The UK government has rejected calls by the Office of Fair Trading to take action to ensure that direct-to-pharmacy drug supply agreements do not result in lower standards of service being provided to pharmacies and, subsequently, to patients, than through the traditional wholesale model.

Having consulted with industry, the government concludes that there has been no real change in the standard of service offered to patients since the first DTP distribution schemes were set up, and there is no evidence to suggest that this will be the case in the foreseeable future, says the Department for Business Enterprise and Regulatory Reform, which is leading the government response to the OFT report on pharmaceutical distribution, published last December. Therefore, the government “is unconvinced of the need to bring forward legislation to clarify service standards at this stage,” it adds.

BERR does, however, agree that the market watchdog agency’s recommendations should be discussed as part of the current Pharmaceutical Price Regulation Scheme negotiations and with other representative bodies of pharmaceutical wholesalers and pharmacy contractors.

Commentaries on the ongoing PPRS renegotiations report that the government is seeking to cut the National Health Service drugs bill by at least 10% through reductions in the prices of patented drugs, but the industry’s response has been to offer a reduction of under 3%.

The OFT report had warned of the “significant risk” that DTP arrangements, such as the scheme operated by Pfizer using UniChem as its sole distributor, will result in higher costs to the NHS “potentially running into hundreds of millions of pounds.” DTC could also affect services to pharmacies and patients, with for example longer waiting times to receive medicines, it added.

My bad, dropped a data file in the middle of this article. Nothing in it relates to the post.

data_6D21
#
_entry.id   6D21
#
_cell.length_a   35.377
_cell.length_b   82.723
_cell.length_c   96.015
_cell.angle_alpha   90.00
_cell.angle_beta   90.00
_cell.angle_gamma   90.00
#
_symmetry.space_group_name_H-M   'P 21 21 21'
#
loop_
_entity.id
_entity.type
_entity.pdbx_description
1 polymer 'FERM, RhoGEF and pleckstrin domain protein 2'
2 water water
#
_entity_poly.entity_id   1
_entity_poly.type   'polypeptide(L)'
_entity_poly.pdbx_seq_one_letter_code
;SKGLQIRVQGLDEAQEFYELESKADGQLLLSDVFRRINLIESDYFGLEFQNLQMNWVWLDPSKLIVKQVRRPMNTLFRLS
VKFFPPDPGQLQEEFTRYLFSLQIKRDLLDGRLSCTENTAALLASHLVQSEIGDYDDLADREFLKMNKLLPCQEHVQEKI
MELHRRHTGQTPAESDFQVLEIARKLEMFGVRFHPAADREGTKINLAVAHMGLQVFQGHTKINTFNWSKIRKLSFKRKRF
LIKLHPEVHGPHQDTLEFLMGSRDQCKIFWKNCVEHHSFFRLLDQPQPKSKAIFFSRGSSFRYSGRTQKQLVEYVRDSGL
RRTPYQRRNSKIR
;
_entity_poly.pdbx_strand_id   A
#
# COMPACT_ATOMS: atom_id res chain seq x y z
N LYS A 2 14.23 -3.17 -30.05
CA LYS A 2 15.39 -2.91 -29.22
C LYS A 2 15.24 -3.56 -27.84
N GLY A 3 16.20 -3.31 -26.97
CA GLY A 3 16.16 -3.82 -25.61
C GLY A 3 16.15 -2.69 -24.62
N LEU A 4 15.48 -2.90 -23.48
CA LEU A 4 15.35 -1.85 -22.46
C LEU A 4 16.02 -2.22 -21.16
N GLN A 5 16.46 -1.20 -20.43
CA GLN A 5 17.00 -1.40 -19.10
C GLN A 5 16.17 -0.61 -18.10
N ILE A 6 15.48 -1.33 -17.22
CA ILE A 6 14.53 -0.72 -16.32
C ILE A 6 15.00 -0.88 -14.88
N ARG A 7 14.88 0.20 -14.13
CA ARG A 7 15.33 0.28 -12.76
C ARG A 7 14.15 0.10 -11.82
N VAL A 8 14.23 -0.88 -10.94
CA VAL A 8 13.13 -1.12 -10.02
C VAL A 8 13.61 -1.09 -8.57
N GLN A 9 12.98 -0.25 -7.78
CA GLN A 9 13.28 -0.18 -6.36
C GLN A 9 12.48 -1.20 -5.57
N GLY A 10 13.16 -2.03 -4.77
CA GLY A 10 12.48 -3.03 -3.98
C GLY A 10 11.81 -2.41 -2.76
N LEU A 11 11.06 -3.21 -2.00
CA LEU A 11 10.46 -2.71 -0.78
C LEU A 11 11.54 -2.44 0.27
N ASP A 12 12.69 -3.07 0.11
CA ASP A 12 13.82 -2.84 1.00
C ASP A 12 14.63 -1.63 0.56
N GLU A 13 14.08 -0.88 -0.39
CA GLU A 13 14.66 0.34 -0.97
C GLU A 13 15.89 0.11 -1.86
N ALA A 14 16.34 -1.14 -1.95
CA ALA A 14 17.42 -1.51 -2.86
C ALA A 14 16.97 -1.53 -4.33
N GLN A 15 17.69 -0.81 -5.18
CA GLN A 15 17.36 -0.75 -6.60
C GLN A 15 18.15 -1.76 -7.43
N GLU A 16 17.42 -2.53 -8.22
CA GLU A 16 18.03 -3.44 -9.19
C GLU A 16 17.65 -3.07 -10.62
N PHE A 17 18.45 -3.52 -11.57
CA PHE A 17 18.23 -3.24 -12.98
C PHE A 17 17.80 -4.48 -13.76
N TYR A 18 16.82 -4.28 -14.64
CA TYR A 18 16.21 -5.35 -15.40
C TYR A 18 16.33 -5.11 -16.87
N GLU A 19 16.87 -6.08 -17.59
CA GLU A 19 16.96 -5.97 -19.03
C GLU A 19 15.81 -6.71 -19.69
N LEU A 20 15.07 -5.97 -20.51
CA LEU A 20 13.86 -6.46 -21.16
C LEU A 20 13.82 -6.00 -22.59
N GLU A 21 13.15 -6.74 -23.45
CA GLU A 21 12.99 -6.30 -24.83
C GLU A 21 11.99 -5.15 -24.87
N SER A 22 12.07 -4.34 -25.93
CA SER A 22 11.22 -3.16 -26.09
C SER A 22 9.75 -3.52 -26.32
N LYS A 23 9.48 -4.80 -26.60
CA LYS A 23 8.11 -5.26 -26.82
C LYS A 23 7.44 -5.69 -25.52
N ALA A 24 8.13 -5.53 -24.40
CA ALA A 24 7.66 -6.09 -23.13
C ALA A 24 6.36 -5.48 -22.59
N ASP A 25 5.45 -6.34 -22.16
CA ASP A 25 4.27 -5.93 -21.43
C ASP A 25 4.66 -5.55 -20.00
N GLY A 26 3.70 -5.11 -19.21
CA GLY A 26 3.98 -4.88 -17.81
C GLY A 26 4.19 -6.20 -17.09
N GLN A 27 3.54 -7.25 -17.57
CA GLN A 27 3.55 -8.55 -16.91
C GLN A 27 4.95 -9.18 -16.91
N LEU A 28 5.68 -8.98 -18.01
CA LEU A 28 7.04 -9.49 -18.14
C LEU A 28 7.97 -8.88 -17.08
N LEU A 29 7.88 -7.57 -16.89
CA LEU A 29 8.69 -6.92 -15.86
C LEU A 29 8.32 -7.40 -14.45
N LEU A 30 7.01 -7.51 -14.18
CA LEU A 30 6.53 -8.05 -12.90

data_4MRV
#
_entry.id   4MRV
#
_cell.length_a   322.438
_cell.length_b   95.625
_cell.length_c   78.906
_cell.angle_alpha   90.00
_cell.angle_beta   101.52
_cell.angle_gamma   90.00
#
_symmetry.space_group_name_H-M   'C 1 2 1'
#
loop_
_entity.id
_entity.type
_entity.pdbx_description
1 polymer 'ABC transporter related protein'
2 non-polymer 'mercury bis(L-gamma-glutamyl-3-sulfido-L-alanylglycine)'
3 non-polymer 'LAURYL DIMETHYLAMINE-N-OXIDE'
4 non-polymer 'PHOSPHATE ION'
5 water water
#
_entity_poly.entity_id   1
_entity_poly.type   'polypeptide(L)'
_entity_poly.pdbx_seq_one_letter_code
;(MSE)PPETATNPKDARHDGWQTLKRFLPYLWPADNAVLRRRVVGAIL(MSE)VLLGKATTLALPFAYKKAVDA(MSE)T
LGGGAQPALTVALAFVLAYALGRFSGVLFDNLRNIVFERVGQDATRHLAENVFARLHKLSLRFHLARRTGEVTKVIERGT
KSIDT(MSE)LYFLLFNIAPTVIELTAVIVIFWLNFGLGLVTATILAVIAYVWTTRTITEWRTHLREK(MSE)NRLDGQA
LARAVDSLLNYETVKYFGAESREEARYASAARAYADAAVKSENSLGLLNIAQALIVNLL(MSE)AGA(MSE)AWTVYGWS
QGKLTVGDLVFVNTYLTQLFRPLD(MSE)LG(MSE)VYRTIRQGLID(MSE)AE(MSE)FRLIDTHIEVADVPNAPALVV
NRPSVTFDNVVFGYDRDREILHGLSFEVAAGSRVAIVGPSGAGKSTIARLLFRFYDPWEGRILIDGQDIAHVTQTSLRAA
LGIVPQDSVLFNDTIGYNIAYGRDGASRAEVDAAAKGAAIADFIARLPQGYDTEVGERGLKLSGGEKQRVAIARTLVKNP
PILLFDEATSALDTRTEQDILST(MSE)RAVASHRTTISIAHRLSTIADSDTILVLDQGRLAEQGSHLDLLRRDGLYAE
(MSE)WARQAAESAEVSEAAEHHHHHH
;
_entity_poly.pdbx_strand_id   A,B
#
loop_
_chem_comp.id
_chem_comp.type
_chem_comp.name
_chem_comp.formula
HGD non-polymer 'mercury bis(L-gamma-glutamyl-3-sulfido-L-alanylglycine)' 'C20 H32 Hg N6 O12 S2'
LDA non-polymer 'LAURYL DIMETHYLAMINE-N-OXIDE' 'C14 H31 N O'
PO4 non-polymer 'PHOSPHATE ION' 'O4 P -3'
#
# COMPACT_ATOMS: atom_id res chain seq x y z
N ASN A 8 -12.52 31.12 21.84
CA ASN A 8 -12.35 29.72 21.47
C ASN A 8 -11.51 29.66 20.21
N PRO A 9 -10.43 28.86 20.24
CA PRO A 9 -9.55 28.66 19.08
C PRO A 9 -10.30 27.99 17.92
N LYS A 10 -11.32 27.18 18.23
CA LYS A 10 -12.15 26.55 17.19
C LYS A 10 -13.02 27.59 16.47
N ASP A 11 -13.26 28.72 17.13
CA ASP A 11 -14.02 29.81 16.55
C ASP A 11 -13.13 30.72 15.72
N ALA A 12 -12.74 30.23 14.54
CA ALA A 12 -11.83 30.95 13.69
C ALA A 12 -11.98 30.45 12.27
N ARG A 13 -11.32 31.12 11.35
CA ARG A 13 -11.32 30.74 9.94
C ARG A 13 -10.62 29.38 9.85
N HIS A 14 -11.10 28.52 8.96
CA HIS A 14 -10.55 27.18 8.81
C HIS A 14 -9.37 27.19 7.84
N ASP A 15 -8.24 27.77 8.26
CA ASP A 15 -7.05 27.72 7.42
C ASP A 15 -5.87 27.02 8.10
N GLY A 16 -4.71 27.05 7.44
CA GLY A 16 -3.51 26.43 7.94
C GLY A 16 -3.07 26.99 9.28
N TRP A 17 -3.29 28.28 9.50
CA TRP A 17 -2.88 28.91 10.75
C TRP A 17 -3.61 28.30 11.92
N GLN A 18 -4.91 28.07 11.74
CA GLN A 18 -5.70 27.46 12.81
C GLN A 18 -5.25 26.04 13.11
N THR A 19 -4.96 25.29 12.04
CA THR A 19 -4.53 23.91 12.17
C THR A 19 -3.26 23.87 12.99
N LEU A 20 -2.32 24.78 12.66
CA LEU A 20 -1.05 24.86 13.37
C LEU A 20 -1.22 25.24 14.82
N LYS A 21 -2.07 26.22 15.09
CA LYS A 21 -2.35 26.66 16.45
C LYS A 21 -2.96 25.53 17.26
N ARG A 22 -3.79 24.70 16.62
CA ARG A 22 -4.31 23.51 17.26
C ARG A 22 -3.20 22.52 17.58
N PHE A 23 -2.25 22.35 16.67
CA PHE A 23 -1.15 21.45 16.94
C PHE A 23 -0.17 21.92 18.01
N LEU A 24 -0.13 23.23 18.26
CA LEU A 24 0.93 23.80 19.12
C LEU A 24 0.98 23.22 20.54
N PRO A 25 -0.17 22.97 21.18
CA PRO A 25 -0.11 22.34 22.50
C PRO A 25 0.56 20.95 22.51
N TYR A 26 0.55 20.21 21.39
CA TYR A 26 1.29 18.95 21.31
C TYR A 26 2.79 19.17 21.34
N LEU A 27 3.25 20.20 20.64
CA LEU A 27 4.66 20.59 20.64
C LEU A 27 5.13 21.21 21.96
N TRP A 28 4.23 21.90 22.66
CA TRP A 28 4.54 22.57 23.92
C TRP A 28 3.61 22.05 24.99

The OFT (which, in another report in February 2007 called on the government to reform the PPRS, describing it as “no longer fit for purpose”) urges ministers to make further changes to the Scheme to ensure that NHS medicines did not increase as a result of changes in distribution. If the government is concerned about reductions in service standards to pharmacies, it should seek the agreement of manufacturers to adopt minimum service standards, and also ensure that it pays less if service standards are reduced, it added.

Partial and simplistic response, BAPW
While the government has not accepted the OFT’s main recommendations, BERR says it does welcome the report as “useful” and “timely.” However, the British Association of Pharmaceutical Wholesalers, which represents the full-line pharmaceutical wholesalers, described the report as “partial and simplistic,” pointing out for example that while it suggests a “voluntary agreement,” policed by the Department of Health to ensure that appropriate service levels to pharmacies are maintained, it provides no analysis of what would be “appropriate.”

BAPW does however welcome the opportunity to become formally involved in the PPRS negotiations; the DoH says it intends to consult with the trade association on any new arrangements this year. “We would hope that a formal distribution margin will be established, recognising the value of full-line wholesaling to the safe distribution of medicines in the UK,” said BAPW executive director Martin Sawer, commenting to PharmaTimes UK News Online.

BAPW agrees with the OFT that the DTP model has the potential to remove “competition from the wholesale layer of the supply chain,” said Mr Sawer, adding: “Moreover, we believe that competition needs to be maintained within the wholesale sector to ensure that services to pharmacy are delivered as the OFT and DH both recommend.”

BAPW is concerned that DTC could potentially put universal access to all medicines at risk, and that costs to pharmacy could be increased if pharmacy purchase volumes are not achieved and wholesaler services to pharmacy are reduced. However, the group also acknowledges that the existing arrangements are now “bust,” and that any new structure can only use the PPRS for implementation in the short term.

- Pfizer launched its exclusive DTP scheme with UniChem in March 2007. Since then, AstraZeneca and Sanofi-Aventis have launched their own schemes.